Thirty years is a long time to wait for a sequel. If not for the passage of time, though, then George Miller’s career trajectory since 1985 may have initially been reason enough to regard the latest installment in the dystopian Mad Max series with caution. The new film stars Tom Hardy as Max Rockatansky with Charlize Theron as his co-lead, a casting coup that earned goodwill from intrigued onlookers when first announced. When Miller showed San Diego Comic-Con attendees footage from the unfinished product in 2014, any and all initial doubt turned to buzzing fervor. Early apprehensions weren’t misguided. They were just misplaced. If it takes a movie three decades to galumph into theaters, the least you can hope for is that it ends up being good.
Expecting more than just “good” feels like asking much, but Miller is clearly the generous type. Mad Max: Fury Road is better than just good. It’s “great,” perhaps even better, though piling on superlatives too quickly, too soon might do the film a disservice. If Miller had simply aimed just above the line of “serviceable,” he still might have sated his audience’s action cravings. But after maintaining a holding pattern for so long, “satisfactory” wouldn’t have passed muster. Miller knew it, too, so he decided to swing for the fences. Try naming a modern blockbuster that has as much chutzpah as Mad Max: Fury Road. You can’t, because there isn’t one. This is what happens when you lay out all your crazy on the screen at once: glorious, crackling entertainment.
Mad Max: Fury Road occurs an unknown number of days after the last chronicle of Max’s life and times. He’s on the run, natch, and as the movie starts he’s captured by lunatics who drag him back to a desert canyon fortress and turn him into a living IV bag for Nux (Nicholas Hoult), a soldier in the army of the wheezy, bigamist tyrant Immortan Joe (Hugh Keays-Byrne, returning to the series after playing the villain in the original film). Joe is a festering representation of patriarchy who hoards a limitless supply of water from his parched subjects and maintains a fully stocked personal harem. He’s a horrific antagonist for the ages.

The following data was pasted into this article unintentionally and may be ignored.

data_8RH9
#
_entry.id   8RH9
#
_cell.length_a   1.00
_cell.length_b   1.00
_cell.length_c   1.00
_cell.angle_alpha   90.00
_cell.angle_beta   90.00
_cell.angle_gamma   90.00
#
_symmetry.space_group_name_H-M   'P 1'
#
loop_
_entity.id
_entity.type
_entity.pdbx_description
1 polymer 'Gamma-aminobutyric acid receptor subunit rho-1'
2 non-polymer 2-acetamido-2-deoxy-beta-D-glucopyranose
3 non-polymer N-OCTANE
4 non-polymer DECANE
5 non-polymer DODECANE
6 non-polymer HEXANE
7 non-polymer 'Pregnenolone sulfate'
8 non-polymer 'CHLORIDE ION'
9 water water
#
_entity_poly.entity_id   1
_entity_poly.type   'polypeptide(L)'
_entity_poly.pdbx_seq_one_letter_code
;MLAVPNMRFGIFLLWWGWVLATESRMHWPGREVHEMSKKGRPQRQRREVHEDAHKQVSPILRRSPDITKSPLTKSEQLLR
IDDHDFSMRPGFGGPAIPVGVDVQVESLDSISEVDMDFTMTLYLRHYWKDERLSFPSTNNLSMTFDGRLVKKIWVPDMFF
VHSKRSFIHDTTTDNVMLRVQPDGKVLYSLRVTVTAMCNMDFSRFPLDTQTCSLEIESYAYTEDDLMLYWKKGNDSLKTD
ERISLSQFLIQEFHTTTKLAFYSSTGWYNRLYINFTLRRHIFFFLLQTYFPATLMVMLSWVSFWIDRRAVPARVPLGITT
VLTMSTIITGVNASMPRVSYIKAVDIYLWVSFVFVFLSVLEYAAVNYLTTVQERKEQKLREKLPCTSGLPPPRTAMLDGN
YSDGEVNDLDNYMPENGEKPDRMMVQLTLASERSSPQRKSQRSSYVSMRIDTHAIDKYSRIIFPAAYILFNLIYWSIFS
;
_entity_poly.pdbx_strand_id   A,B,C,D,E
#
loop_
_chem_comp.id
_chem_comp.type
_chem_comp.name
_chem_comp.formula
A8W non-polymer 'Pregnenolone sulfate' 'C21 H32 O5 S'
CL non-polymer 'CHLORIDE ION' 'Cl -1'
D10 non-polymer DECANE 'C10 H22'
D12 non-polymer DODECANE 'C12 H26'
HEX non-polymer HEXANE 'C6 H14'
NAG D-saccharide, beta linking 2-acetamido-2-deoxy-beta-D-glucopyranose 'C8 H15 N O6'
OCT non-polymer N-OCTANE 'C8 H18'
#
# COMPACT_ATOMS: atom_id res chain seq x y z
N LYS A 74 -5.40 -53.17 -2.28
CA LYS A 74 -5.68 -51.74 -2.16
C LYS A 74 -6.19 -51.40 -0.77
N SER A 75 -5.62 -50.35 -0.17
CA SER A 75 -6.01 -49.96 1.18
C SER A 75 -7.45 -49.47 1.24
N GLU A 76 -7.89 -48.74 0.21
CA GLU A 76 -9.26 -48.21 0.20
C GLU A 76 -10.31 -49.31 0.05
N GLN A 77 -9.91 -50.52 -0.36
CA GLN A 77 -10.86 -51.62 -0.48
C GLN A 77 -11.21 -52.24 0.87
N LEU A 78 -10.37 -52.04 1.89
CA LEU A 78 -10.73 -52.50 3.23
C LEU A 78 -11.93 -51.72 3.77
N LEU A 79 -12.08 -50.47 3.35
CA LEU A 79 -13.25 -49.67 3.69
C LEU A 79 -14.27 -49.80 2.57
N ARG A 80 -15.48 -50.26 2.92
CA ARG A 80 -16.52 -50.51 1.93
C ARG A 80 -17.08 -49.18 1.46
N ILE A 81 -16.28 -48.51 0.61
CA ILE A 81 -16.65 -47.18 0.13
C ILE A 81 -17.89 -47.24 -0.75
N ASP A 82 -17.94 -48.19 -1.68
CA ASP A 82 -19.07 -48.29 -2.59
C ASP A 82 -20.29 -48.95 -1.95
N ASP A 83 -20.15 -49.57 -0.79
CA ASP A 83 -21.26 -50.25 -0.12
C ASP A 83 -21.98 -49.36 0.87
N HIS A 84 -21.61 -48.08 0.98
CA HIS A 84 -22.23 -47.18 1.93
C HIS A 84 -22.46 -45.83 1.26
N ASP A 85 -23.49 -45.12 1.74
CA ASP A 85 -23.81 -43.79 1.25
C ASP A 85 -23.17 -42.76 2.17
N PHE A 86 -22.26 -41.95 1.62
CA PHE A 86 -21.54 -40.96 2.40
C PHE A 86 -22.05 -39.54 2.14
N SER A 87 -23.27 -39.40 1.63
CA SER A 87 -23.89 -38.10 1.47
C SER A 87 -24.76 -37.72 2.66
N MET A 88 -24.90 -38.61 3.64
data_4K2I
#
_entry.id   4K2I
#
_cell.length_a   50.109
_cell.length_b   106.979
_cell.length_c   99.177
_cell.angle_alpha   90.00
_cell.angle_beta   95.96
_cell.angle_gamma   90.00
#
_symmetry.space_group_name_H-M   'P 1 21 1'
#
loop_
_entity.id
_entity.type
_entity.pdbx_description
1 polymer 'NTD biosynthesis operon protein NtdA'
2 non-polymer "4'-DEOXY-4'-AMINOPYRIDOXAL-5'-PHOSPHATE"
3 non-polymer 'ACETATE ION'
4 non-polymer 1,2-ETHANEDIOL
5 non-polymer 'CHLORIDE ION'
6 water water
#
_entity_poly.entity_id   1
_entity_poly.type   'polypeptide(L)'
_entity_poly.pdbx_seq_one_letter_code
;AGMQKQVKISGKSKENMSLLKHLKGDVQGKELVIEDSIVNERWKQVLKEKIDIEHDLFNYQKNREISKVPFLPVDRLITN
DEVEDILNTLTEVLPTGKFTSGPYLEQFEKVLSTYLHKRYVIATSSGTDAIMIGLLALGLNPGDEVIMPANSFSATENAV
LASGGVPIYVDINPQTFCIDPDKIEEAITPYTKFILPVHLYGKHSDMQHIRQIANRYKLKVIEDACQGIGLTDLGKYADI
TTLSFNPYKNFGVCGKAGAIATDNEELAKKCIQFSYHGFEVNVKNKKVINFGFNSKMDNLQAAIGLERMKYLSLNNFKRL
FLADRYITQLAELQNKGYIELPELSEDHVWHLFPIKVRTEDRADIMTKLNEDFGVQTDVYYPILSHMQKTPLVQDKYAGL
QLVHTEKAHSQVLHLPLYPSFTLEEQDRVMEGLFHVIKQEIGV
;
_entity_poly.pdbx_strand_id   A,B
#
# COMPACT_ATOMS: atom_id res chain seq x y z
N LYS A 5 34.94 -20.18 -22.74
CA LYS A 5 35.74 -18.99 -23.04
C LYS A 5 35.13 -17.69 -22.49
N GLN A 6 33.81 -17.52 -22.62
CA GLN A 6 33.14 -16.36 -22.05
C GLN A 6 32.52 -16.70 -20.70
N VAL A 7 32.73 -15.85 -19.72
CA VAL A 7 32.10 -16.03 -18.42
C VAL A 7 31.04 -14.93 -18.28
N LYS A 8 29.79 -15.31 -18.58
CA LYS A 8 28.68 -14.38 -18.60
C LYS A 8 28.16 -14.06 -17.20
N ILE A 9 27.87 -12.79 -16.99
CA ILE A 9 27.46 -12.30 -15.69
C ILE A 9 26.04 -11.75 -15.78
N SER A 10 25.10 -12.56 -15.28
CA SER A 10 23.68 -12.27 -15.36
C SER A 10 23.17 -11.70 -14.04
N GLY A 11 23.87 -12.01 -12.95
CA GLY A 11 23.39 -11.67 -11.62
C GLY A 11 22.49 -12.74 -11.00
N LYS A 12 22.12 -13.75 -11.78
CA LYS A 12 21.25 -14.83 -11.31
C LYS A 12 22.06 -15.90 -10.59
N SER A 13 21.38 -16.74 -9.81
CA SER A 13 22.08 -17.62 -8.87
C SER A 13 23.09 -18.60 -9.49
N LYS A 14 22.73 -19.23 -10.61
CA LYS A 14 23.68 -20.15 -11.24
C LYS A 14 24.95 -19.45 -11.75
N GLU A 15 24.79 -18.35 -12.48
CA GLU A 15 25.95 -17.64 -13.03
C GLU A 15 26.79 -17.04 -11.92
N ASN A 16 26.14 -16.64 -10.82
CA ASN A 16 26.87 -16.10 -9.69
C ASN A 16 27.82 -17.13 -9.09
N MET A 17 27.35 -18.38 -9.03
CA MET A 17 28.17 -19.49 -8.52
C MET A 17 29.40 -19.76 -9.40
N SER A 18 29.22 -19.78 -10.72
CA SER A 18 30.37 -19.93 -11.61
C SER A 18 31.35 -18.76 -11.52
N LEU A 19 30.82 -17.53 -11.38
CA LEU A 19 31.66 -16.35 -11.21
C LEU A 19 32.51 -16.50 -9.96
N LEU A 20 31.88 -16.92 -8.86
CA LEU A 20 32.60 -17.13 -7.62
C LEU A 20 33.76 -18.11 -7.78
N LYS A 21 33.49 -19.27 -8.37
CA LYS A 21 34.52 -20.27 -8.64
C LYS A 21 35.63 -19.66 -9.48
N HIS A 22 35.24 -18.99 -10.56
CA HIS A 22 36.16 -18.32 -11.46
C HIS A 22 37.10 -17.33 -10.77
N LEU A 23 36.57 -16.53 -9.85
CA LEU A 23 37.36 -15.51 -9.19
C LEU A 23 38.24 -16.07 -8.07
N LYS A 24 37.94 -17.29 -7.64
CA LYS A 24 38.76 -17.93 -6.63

When one of his lieutenants, Furiosa (Theron), betrays him by liberating his trophy wives (Rosie Huntington-Whiteley, Zöe Kravitz, Riley Keough, Abbey Lee, and Courtney Eaton), he and his fleet of tricked-out apocalypse-mobiles pursue them posthaste. By chance Furiosa and Max end up locking horns in the fracas, but they realize that each needs the other to stay alive. So they pile into her war rig with the emancipated girls and put pedal to the metal, with Joe’s legion of maniacs at their heels and Nux dangling to their tanker. There isn’t much setup here beyond that. Mad Max: Fury Road is just an explosive extended car chase, occasionally interrupted with interludes of economic character development and world-building.
Every single dollar of Mad Max: Fury Road’s reported $150 million budget is in the frame at all times, but Miller is so unpretentious that you won’t catch the price tag. Real people cruise in real vehicles across real expanses of desert. When the film does lean on computers, it’s to fill in the margins or summon the occasional dust storm. Miller defines his aesthetic through physical texture, tells story through action, and shows no interest in the routine of contemporary Hollywood spectacle. He’s made a two-hour Star Wars cantina scene stuffed to the gunwales with insanity. Immortan Joe’s vanguard includes a car mounted with piles of speakers and a nutjob wielding a double-necked guitar that belches fire. It’s both the most and the least demented idea the movie has on tap.
The film also stands alone, good news for anyone who hasn’t seen the first three movies. You can walk into the theater blind and everything that happens from start to finish will make sense. That’s Miller’s intention, of course, but kudos to the man for pulling it off with such unhinged aplomb, and for spending heaps of Warner Bros.’ money on what is essentially a feminist action movie. The marquee features Max’s name, but the film’s true hero is Furiosa, a freedom fighter battling against an oppressive male regime. Just when you think Mad Max: Fury Road is going to peg Max as the film’s savior, Max gives the credit to Furiosa. She’s the character driven by a purpose. He’s just a survivor.
Hardy and Theron both lend muted gravitas to their roles—she has more spoken dialogue than him, if only just—and act through gesture and expression more than anything else. It’s clear, though, that this is her movie more than it is his, a huge accomplishment in light of the film’s intrinsic masculinity. Mad Max: Fury Road is an inclusive effort that invites us to join its heroes in breaking down gender dichotomies. Miller has made a phenomenal action film with a righteous cause, a movie that layers smart commentary atop jaw-dropping set pieces. May he ride eternal, shiny and chrome.
Director: George Miller
Writers: George Miller, Brendan McCarthy, Nico Lathouris
Starring: Tom Hardy, Charlize Theron, Hugh Keays-Byrne, Nicholas Hoult, Rosie Huntington-Whiteley, Zöe Kravitz, Riley Keough, Abbey Lee, Courtney Eaton
Release Date: May 15, 2015
Boston-based critic Andy Crump has been writing online about film since 2009, and has been scribbling for Paste Magazine since 2013. He also contributes to Screen Rant, Movie Mezzanine and Badass Digest. You can follow him on Twitter. He is composed of roughly 65 percent Vermont craft brews.